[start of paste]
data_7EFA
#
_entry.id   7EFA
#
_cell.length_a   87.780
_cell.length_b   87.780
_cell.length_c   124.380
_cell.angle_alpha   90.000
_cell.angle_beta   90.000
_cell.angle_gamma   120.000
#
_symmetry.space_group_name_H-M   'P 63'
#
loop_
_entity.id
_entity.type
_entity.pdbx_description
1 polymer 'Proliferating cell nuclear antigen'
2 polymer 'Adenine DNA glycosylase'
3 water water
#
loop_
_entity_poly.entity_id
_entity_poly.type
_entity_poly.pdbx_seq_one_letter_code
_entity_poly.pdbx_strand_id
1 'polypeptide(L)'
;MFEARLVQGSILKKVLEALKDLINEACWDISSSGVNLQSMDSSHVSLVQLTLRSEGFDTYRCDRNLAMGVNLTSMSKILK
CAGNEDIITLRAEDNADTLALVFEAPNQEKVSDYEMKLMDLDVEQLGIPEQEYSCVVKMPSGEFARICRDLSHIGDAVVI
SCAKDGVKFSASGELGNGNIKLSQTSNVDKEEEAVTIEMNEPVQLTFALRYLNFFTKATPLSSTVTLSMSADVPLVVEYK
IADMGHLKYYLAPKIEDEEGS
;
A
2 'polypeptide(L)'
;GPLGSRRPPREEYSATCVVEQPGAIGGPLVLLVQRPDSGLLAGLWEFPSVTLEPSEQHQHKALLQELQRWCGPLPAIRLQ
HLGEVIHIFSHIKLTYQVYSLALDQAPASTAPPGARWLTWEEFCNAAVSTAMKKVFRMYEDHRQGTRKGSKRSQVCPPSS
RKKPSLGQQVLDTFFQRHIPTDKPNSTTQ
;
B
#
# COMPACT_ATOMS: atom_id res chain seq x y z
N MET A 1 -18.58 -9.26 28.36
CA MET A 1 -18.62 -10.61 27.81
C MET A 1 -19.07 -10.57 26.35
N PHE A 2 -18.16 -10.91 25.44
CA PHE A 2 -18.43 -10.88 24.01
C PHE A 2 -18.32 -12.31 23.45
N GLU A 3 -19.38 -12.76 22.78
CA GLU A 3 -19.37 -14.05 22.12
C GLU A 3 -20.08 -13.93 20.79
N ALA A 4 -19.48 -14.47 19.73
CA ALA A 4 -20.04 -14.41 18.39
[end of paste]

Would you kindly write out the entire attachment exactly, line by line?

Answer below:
data_7EFA
#
_entry.id   7EFA
#
_cell.length_a   87.780
_cell.length_b   87.780
_cell.length_c   124.380
_cell.angle_alpha   90.000
_cell.angle_beta   90.000
_cell.angle_gamma   120.000
#
_symmetry.space_group_name_H-M   'P 63'
#
loop_
_entity.id
_entity.type
_entity.pdbx_description
1 polymer 'Proliferating cell nuclear antigen'
2 polymer 'Adenine DNA glycosylase'
3 water water
#
loop_
_entity_poly.entity_id
_entity_poly.type
_entity_poly.pdbx_seq_one_letter_code
_entity_poly.pdbx_strand_id
1 'polypeptide(L)'
;MFEARLVQGSILKKVLEALKDLINEACWDISSSGVNLQSMDSSHVSLVQLTLRSEGFDTYRCDRNLAMGVNLTSMSKILK
CAGNEDIITLRAEDNADTLALVFEAPNQEKVSDYEMKLMDLDVEQLGIPEQEYSCVVKMPSGEFARICRDLSHIGDAVVI
SCAKDGVKFSASGELGNGNIKLSQTSNVDKEEEAVTIEMNEPVQLTFALRYLNFFTKATPLSSTVTLSMSADVPLVVEYK
IADMGHLKYYLAPKIEDEEGS
;
A
2 'polypeptide(L)'
;GPLGSRRPPREEYSATCVVEQPGAIGGPLVLLVQRPDSGLLAGLWEFPSVTLEPSEQHQHKALLQELQRWCGPLPAIRLQ
HLGEVIHIFSHIKLTYQVYSLALDQAPASTAPPGARWLTWEEFCNAAVSTAMKKVFRMYEDHRQGTRKGSKRSQVCPPSS
RKKPSLGQQVLDTFFQRHIPTDKPNSTTQ
;
B
#
# COMPACT_ATOMS: atom_id res chain seq x y z
N MET A 1 -18.58 -9.26 28.36
CA MET A 1 -18.62 -10.61 27.81
C MET A 1 -19.07 -10.57 26.35
N PHE A 2 -18.16 -10.91 25.44
CA PHE A 2 -18.43 -10.88 24.01
C PHE A 2 -18.32 -12.31 23.45
N GLU A 3 -19.38 -12.76 22.78
CA GLU A 3 -19.37 -14.05 22.12
C GLU A 3 -20.08 -13.93 20.79
N ALA A 4 -19.48 -14.47 19.73
CA ALA A 4 -20.04 -14.41 18.39